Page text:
2.2. Animals and Treatment

ICR (5-week-old male) mice were purchased from Koatech (Gyeonggi, Korea). All animal experimental procedures were conducted in accordance with the protocols approved by the Institutional Animal Care and Use Committee of Dongguk University (Approval No. IACUC-2018-011). Mice were randomly divided into five groups (n = 5): a normal control group (NC), DNCB only group (DNCB), DNCB plus treatment with a low dose of ADM (ADM 0.05%), DNCB plus treatment with a high dose of ADM (ADM 0.5%), and DNCB plus treatment with 0.1% dexamethasone group (DEX). Animals were acclimated for one week before experiments. Briefly, backs of mice were shaved, and 200 μl of 1% DNCB (dissolved in a 3 : 1 mixture of acetone and olive oil) was applied three times during the first week (the sensitization period). From the second week, 200 μl of 0.2% DNCB was applied to dorsal skin three times per week for six weeks. After the induction of AD-like skin lesions, dorsal skins of appropriate animals were treated with 200 μl ADM (0.05% or 0.5%) or DEX (0.1%) daily for a week. ADM was prepared by dissolved equal amounts of each compound in a 3 : 1 mixture of acetone and olive oil to concentrations of 0.05% and 0.5%. For example, “ADM 0.5%” means a composition containing ≈ 1.67 mg/ml of arctigenin, hederagenin, and baicalein, respectively. The day after the final treatment, mice were sacrificed, whole blood was collected, and serum was obtained by centrifugation (, 15 min, 4°C). Body and spleen weights were recorded. Dorsal skin lesions and brain tissues were excised and kept in 4% paraformaldehyde for histological analysis or homogenized using tissue extraction reagent for protein expression analysis.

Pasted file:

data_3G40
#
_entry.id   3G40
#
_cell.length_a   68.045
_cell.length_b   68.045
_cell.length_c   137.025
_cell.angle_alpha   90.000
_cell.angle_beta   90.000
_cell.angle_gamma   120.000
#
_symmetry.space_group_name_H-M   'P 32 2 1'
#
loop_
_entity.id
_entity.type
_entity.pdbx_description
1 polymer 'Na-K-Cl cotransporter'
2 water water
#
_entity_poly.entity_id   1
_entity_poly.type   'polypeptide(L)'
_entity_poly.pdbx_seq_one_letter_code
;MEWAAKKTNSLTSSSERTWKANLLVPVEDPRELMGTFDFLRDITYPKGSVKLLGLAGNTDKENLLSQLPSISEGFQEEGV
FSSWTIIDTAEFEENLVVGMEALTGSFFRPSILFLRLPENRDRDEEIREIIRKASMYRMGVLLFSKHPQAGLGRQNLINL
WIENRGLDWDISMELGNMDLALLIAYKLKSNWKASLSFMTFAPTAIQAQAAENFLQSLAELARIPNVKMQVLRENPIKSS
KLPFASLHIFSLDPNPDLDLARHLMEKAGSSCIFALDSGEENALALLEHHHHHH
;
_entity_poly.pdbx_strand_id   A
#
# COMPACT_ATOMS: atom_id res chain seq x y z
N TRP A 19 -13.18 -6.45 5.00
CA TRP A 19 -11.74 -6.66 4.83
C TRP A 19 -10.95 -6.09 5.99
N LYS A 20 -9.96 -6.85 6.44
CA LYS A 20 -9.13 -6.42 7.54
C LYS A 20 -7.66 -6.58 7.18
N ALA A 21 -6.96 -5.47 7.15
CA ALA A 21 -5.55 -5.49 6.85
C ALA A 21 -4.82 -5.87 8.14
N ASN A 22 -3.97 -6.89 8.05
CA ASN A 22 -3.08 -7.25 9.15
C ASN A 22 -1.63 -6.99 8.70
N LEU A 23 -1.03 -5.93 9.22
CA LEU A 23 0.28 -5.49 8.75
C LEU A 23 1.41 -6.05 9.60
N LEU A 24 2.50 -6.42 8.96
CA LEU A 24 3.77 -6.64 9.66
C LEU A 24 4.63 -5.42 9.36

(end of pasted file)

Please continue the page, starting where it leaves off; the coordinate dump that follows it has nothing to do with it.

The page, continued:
2.3. Histological Analysis

Dorsal skins were fixed in 4% paraformaldehyde and embedded in paraffin. Sections were cut and stained with hematoxylin and eosin (H&E) or toluidine blue (TB) to detect mast cell infiltration. Histological analysis was performed using an optical microscope (Olympus CK40–32PH, Japan) and DIXI image solution 2.89 software (DIXI Optics, Daejeon, South Korea).

2.4. Histopathological Assessment